Mordechai Yissachar Ber Leifer

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Mordechai Yissachar Ber Leifer
Third Pittsburger Rebbe
Grand Rebbes.jpg
Grand Rabbi Mordechai Yissachar Ber Leifer (right) with Grand Rabbi Shmuel Shmelke Leifer of Chust (USA)
Term 6 January 1990–present
Full name Mordechai Yissachar Ber Leifer
Main work Pisgamei Oraisa
Born Newark, New Jersey
Predecessor Avraham Abba Leifer
Father Avraham Abba Leifer
Mother Rachel, daughter of Rabbi Isamar of Nadvorna
Wife Miriam Liebes

Mordechai Yissachar Ber Leifer is the third and current Rebbe of the Pittsburg Hasidic dynasty. Since succeeding his father, Grand Rabbi Avraham Abba Leifer, as Rebbe in 1990, he has expanded the Hasidic presence in Ashdod, Israel with new schools and institutions, and increased the number of Pittsburger families to 100 in Ashdod. He also shepherds Pittsburg Hasidim in Jerusalem, Bnei Brak, Beit Hilkia, New York and California.[1] He and his Rebbetzin, who speak English, Hebrew and Yiddish, have a personal relationship with each member of the Hasidut.

Early life[edit]

Rabbi Mordechai Yissachar Ber is the son of Grand Rabbi Avraham Abba Leifer and the grandson of Grand Rabbi Yosef Leifer, the founder of the Hasidut in Pittsburgh, Pennsylvania in 1924. Rabbi Mordechai Yissachar Ber was named after his great-grandfather, Rabbi Yissachar Dov Ber (Bertche) Leifer of Navordna-Satmar, and his great-great grandfather, Rabbi Mordechai of Nadvorna. He traces his paternal ancestry back to Grand Rabbi Meir the Great of Premishlan, a disciple of the Baal Shem Tov.

He was born in Newark, New Jersey, where his father taught Torah and Hasidut and eventually founded a Hasidic yeshiva there.[1]

Move to Pittsburgh, Pennsylvania[edit]

In 1966, after the death of his grandfather, Grand Rabbi Yosef Leifer, who served the Pittsburgh, Pennsylvania, religious community for more than four decades, his father, Rabbi Avraham Abba, accepted the invitation of the Pittsburgh congregation to succeed his father as Rebbe.

In 1970, his father moved to Ashdod, Israel. He learned in Monsey, Sanz (in Netanya), and then in Lakewood.

Rabbi Mordechai Yissachar Ber married Miriam Liebes in New York. His wife is the daughter of Rabbi Yitzchak Eizik Liebes, av beis din of the Iggud Harabbanim (Rabbinical Alliance) of America.[2]

In 1982, his father opened a yeshiva in Ashdod and requested that he come to Israel and lead the yeshiva. He arrived with his family and in addition to leading the yeshiva, he assisted his father in opening Torah institutions and bringing secular Jews back to Torah and mitzvos.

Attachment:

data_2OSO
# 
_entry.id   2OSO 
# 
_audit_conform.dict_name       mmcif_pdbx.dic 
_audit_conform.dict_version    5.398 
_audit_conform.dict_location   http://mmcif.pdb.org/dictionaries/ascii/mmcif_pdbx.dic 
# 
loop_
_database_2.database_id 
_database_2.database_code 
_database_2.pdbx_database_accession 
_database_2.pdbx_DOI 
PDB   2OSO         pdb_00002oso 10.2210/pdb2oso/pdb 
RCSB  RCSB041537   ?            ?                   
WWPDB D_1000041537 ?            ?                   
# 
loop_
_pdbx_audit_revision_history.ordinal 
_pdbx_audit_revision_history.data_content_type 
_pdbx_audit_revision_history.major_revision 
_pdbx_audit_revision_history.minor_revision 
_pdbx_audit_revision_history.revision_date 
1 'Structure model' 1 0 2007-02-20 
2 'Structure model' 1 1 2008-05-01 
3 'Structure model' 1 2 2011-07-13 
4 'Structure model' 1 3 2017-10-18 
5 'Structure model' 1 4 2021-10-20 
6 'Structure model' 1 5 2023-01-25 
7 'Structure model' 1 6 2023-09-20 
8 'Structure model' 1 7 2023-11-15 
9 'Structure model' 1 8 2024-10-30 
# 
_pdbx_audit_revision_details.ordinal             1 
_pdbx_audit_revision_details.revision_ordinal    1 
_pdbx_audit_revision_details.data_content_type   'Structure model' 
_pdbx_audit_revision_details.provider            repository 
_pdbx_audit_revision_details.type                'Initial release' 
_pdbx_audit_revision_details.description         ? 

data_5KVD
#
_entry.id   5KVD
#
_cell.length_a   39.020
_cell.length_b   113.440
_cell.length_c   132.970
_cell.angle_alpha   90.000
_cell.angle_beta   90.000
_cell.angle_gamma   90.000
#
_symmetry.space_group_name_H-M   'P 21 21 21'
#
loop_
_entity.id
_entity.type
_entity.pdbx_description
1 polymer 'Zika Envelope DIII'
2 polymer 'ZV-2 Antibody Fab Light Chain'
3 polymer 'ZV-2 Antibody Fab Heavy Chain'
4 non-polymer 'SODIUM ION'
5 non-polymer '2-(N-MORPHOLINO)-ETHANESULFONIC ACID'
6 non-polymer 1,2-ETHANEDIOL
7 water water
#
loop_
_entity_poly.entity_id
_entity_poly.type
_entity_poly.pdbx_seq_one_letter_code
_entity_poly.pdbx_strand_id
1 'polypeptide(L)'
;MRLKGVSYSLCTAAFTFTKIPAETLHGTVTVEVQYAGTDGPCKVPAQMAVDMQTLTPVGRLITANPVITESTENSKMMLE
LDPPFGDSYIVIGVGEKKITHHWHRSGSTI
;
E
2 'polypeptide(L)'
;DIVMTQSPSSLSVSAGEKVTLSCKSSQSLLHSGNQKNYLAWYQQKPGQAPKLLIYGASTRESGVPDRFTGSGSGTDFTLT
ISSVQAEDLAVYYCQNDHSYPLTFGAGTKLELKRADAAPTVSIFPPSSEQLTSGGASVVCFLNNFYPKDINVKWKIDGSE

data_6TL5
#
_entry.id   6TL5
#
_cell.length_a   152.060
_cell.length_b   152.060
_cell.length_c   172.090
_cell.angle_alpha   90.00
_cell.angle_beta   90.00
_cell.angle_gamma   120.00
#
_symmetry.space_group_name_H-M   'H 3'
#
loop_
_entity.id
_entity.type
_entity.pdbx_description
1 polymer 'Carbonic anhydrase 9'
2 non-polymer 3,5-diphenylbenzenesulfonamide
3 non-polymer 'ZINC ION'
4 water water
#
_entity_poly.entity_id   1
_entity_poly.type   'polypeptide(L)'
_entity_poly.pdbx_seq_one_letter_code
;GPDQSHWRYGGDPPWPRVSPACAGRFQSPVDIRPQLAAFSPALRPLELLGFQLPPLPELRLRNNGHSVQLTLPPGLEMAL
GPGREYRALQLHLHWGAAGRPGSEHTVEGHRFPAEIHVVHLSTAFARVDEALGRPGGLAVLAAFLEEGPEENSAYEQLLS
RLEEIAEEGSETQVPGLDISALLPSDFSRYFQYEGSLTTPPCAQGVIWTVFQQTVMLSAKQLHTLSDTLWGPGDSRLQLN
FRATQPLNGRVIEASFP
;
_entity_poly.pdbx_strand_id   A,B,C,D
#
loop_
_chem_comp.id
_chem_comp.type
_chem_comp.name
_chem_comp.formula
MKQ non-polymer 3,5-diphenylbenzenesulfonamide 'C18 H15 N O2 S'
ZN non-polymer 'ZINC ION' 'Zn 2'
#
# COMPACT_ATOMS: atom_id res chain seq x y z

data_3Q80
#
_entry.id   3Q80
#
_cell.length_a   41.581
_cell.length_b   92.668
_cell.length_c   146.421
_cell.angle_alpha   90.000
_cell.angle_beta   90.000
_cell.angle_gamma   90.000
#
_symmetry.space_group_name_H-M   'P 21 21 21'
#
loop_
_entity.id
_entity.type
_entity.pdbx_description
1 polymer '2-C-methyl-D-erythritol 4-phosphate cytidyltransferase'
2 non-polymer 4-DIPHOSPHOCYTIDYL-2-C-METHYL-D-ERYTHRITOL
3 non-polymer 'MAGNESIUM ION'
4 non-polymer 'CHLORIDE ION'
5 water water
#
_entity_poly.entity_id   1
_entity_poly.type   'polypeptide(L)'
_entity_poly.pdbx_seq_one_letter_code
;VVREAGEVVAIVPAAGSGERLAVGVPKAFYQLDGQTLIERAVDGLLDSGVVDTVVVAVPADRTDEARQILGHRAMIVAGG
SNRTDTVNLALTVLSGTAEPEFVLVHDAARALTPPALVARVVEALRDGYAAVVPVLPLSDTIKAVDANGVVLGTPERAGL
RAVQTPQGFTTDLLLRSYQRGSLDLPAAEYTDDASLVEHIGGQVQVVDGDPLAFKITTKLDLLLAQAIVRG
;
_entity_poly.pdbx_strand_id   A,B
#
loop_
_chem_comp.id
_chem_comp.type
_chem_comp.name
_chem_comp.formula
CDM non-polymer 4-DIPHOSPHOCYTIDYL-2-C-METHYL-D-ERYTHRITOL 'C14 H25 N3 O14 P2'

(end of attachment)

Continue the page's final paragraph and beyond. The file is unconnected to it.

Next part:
When his father died on 6 January 1990 (10 Tevet 5750), he acceded to the leadership of the Pittsburgh Hasidim. He is one of several Hasidic Rebbes living in Ashdod; the others are the Tolna Rebbe, the Neshchiz Rebbe, and the Melitzer Rebbe.

Current activities[edit]

The current Pittsburger Rebbe presides over the Pittsburg educational system which includes a cheder with over 300 students, two yeshivas with 90 students, and a halacha kollel, Gemara kollel, early-morning kollel and night kollel for married men.[1] The Hasidut has also attracted formerly non-observant Jews through the Rebbe's shiurim (classes), tishen and personal interaction. Pittsburgher families and institutions are concentrated in the Rova Gimel and Rova Zayin (third and seventh quarters) neighborhoods of Ashdod.

Like his father before him, the current Pittsburger Rebbe leads exuberant tishen on Friday nights and after the Shabbat morning meal, as well as a Seudah Shlishit which goes late into the night accompanied by the Rebbe's words of mussar.[1] Pittsburg is also famous for its heartfelt nigguin, many of which have been composed by the present Rebbe. These niggunim are sung both within the Hasidut and at the tishen of other Rebbes, and have been recorded on musical albums.[3]

Rebbes of Pittsburg[edit]

  1. Yosef Leifer, the Tzidkas Yosef (1891–1961)
  2. Avraham Abba Leifer (1918–1990)
  3. Mordechai Yissachar Ber Leifer

Notes[edit]

  1. ^ a b c d "Overview of Pittsburgh: A Warm Hasidic Community in Ashdod, Israel". www.pittsburghdynasty.org. Retrieved February 2010. 
  2. ^ Klass, Rabbi Yaakov (26 November 2008). "Q & A: Dismissal Of A Rabbi (Part I)". The Jewish Press. Retrieved February 2010. 
  3. ^ Venafshi by Pittsburg Mostly music.com.

External links[edit]